“It was a miracle, you know, what happened with you kids. We watched it all, and it was just a miracle, what happened at Grace’s barn. It doesn’t happen every day, you know, that kind of thing. It was a beautiful thing, you kids.” -Brian, the neighbor.
Grace lived to be 103.
Grace was my surrogate mother, grandmother, guardian angel, and friend all rolled into one sturdy no-nonsense package dressed in rubber boots and gardening gloves. She came into our lives when my sister and I were children, or rather, we stumbled into hers and she let us stay. Her love and care sustained us through the dark days of our childhood as my family home disintegrated under the strain of mental illness and conflict. She was our neighbor. She embraced us without fuss, without indulgence, she simply said “Yes”, and then held us to expectations of care and diligence and responsibility that have formed my work ethic ever since. We said goodbye to Grace yesterday, and I was honored with the opportunity to speak at her service.
Funerals for people who have seen a century pass are peculiar social events, fraught with emotion yet strangely…fun. I think Grace would be delighted to know that I had fun at her funeral. This is a woman who recently said: “Life? Oh, the first hundred years are hard, but after that you don’t give a darn!” Grace would smile to think that her loved ones had a good time as we said our goodbyes to her.
I left home almost thirty years ago, and I’ve only been back a handful of times, usually to visit Grace. But Sackville, New Brunswick, is my home and the people at Grace’s service were the friends and neighbors who watched me grow up, no doubt shaking their heads and raising eyebrows at my antics and wondering if I would ever “make good”. I walked into the funeral home and was swamped with faces, ghosts and memories. I felt like I was twelve years old again.
I kept looking at people and thinking “I know you”, but names eluded me. Thirty years changes a face. Thirty years dims a memory. (Grace would slap me to hear me imply that my memory is failing at 48. Grace has 55 years on me and she remembered everything!) And everyone wanted to play what must be the fun new Funeral Home trivia game… “Who am I?”
“I lived behind the house on the hill with the tree and I married the guy with the nose and the ugly car… who am I?”
“Do you remember me?”
“What’s my name?”
“Try to guess who I am!”
I failed, every time.
But then, they would take pity on me blinking like a lost fawn and they would reveal their hidden identity and the years would melt away. The person I knew would magically appear in their eyes and I would remember.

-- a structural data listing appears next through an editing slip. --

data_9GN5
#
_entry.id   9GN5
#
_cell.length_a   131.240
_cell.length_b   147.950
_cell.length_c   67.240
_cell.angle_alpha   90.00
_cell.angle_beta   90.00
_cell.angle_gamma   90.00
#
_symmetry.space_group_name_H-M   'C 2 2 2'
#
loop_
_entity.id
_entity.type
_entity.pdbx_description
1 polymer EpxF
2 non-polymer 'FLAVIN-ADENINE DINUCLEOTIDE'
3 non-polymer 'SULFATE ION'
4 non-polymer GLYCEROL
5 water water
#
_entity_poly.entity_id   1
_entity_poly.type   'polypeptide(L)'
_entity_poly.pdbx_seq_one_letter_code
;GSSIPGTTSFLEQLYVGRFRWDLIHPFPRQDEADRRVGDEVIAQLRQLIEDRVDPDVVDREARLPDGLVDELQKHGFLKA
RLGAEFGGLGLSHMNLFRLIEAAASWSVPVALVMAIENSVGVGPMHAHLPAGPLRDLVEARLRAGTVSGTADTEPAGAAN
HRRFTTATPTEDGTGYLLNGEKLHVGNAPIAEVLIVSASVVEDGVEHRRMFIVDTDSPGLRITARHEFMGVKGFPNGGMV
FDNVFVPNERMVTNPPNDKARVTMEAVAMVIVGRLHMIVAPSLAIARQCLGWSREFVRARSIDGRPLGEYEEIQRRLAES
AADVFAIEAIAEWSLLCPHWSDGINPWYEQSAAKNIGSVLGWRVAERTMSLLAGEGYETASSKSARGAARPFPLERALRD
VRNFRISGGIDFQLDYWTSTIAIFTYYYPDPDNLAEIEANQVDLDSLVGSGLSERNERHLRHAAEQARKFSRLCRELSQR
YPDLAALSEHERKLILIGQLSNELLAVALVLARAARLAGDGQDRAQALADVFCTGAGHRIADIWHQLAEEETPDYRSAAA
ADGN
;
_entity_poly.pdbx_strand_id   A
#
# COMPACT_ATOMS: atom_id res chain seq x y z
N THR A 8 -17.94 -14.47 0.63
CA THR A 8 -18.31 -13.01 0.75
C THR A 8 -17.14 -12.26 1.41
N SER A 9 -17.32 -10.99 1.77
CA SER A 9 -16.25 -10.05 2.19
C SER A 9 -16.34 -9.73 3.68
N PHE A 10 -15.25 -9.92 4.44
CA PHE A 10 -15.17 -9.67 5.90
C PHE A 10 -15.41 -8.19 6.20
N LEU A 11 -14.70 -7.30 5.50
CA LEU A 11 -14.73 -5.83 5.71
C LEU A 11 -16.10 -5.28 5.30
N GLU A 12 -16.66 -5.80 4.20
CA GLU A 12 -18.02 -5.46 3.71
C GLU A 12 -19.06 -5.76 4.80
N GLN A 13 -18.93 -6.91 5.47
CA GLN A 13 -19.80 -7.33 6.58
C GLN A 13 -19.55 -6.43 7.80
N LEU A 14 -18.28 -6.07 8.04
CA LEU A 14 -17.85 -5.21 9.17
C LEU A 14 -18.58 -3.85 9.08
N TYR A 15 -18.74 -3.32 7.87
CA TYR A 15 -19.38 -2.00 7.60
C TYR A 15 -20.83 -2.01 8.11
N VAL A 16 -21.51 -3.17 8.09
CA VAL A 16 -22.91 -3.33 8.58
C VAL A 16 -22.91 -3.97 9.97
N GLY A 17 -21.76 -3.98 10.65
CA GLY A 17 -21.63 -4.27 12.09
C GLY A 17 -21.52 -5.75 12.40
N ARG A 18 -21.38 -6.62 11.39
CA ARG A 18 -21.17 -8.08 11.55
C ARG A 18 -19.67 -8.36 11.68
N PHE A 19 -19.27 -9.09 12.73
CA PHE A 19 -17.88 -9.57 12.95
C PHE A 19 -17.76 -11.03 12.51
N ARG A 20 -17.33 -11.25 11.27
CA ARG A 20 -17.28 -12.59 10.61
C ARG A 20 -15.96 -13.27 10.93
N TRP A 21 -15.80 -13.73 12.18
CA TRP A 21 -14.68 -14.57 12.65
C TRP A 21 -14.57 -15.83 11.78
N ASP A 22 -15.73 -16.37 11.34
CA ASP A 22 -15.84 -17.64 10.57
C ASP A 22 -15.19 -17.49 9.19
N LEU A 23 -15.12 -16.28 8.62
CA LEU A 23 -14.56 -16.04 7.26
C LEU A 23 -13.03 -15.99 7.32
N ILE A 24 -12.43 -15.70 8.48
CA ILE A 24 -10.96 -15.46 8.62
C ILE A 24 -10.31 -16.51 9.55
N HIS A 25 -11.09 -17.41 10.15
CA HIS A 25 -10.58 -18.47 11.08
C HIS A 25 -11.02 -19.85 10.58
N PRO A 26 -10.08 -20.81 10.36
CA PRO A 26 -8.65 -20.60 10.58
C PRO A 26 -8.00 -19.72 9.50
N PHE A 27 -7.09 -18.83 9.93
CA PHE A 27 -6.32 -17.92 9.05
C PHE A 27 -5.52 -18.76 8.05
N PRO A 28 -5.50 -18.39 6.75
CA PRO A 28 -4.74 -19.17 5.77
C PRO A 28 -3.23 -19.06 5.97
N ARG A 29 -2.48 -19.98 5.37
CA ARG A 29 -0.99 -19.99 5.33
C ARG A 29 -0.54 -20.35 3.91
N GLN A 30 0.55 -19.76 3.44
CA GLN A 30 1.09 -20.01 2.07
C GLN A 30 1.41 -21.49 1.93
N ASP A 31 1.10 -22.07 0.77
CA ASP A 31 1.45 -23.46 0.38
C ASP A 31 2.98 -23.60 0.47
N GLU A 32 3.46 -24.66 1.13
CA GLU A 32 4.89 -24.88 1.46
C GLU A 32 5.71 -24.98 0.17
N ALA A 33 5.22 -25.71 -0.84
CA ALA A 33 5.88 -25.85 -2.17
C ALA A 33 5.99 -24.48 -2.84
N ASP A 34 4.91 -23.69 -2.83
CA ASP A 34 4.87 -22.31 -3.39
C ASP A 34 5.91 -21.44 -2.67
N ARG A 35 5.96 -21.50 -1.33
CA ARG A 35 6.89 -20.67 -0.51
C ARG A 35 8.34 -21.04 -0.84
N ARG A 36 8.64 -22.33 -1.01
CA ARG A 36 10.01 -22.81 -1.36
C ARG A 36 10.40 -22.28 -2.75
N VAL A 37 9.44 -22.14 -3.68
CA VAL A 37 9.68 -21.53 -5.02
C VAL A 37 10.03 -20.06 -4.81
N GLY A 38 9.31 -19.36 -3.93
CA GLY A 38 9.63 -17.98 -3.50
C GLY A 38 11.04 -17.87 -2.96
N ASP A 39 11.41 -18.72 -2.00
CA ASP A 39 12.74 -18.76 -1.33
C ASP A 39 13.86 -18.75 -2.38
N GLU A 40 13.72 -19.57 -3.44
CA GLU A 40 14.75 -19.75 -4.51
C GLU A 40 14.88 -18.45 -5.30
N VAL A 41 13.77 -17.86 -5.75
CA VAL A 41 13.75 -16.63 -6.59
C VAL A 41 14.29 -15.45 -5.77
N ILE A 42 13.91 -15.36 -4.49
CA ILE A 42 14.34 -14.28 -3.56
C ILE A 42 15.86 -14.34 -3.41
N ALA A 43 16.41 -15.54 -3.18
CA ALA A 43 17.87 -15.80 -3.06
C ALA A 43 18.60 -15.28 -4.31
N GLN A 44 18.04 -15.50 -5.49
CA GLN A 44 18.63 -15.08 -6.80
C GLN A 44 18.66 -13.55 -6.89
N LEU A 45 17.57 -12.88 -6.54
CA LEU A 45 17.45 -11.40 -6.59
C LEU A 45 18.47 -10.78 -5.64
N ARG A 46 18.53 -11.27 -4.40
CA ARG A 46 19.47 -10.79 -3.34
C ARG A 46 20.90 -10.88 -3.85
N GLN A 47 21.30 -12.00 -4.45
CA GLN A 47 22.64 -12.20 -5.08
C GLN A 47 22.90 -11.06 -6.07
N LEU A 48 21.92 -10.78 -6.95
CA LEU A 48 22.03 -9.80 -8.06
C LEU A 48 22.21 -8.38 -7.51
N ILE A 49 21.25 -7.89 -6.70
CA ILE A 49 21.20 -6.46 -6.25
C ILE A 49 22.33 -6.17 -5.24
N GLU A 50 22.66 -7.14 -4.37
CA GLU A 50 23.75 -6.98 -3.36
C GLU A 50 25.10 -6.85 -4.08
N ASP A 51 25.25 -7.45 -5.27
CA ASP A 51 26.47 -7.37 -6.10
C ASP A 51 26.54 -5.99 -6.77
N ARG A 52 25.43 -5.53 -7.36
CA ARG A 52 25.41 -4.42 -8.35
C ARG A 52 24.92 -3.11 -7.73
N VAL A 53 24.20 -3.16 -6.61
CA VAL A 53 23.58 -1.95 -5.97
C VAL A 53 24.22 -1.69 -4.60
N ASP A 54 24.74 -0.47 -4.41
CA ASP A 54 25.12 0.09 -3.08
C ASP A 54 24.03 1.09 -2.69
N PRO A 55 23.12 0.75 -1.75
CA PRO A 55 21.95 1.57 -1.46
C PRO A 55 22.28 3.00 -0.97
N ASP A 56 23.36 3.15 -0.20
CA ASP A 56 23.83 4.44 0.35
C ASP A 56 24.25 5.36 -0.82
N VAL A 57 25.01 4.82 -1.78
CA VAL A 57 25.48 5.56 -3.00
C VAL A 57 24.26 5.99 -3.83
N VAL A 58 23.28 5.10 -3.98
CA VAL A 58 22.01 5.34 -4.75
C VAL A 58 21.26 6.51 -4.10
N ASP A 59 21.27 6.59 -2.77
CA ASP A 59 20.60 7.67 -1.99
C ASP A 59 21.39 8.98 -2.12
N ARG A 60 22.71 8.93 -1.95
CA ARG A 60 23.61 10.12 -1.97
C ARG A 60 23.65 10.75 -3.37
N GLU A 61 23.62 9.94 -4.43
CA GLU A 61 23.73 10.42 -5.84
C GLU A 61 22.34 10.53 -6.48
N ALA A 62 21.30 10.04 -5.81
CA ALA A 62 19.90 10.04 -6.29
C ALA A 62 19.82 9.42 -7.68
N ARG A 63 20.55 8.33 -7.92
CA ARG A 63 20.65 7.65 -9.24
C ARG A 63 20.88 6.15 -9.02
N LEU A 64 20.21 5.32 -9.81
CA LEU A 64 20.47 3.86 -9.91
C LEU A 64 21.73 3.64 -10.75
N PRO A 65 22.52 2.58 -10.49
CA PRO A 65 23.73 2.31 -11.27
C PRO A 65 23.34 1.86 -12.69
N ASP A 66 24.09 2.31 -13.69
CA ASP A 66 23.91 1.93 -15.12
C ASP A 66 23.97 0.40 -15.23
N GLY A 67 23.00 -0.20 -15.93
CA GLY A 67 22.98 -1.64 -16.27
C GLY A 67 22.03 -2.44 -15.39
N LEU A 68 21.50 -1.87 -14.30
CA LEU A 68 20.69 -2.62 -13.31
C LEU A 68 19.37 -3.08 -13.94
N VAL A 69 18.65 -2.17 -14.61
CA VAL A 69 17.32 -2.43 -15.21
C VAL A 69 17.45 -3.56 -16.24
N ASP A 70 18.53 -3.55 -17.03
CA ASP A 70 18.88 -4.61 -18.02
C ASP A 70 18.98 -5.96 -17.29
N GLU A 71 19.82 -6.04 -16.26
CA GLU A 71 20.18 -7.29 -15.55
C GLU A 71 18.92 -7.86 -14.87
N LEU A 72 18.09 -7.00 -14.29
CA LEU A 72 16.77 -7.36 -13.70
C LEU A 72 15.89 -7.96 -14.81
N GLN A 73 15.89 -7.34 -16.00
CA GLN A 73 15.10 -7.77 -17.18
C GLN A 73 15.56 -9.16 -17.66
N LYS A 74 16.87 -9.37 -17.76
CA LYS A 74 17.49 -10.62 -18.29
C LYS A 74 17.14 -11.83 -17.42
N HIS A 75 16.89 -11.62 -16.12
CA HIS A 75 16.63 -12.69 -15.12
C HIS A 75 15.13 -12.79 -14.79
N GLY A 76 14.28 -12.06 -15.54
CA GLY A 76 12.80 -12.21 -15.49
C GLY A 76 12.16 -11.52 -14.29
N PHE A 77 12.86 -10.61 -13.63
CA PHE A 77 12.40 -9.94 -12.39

“Libby, I’m Bruce.”
“Bruce. Bruce. BruceBruceBruce…” and then suddenly there he was, under the beard and the man’s rugged face, young Bruce. The hot grandson with the motorcycle. “Oh my god! You are! You are Bruce!” I shrieked. As if I needed to confirm his identity for him, in case he’d forgotten.
“Oh, hello, Libby. It’s Kirk.”
“OHMYGODIT’SKIRK!” I wailed, like he was the prize behind Door Number Three. How I wish I had stopped and calmed down and spoken to him like a real person, instead of a figment of my imagination. How has your life been, Kirk? Remember high school? Who are you now? But I’m afraid I whirled away, losing the moment, terrified of mis-guessing the next person I would have to remember as my heart swelled with memory and surprise.
I don’t do well with crowds when they aren’t all my childhood flashbacks.
A lovely woman saved me when her husband tried to play the game with me. “You don’t remember me, do you?”
“Um… I… you…?”
“It’s Brian and Mary, dear. The neighbors?”
“OH MY GOD OF COURSE IT IS!” I think I wanted to marry Brian when I was a kid. He was probably forty at the time, but he had nice eyes and those eyes were still there, twinkling as he laughed at me.
An old teacher. The sister of an old boyfriend. The daughter of a woman named Eva. The beautiful lady who married Danny. The handsome massive grandson with tears in his eyes who was probably twelve the last time I saw him. I think I told him he was cute. Not when he was twelve, but yesterday, when he was thanking me for speaking at his grandmother’s funeral and my words evaporated. The man was a mountain, and I told him he was cute.
I am a master of social intercourse.
Two of my daughters were with me, being lovely and supportive and charming, and there were mutters of disbelief that they were mine because “I didn’t think you were that old.”
I didn’t feel old. I felt like a babe in the woods of her own childhood and I wish I could rewind the moments and redo them in slow motion. I was teary, and nervous, and overwhelmed, and each conversation was interrupted by the next and I fear I left people with their only experience of me as an adult being my squawking howl, “OH, it’s YOU! It really is! It’s YOU!”
It’s good that I could remind them, in case they forgot. Because we’re all really old.
When I got home, I folded into my Love’s arms and wailed, “I AM A GIANT PUFFBALL OF EMOTION!” He poured me a glass of wine, and we talked about Grace.
Grace is laughing at me, wherever she is right now. I bet she’s working in a garden, mud on her boots, chuckling: “Child, you don’t know old.”
Grace lived to be 103. And I am blessed to have been able to speak at her funeral, to remember the past, and to see so many memories smiling at me like maybe everything is ok.
Love you, Grace. Always.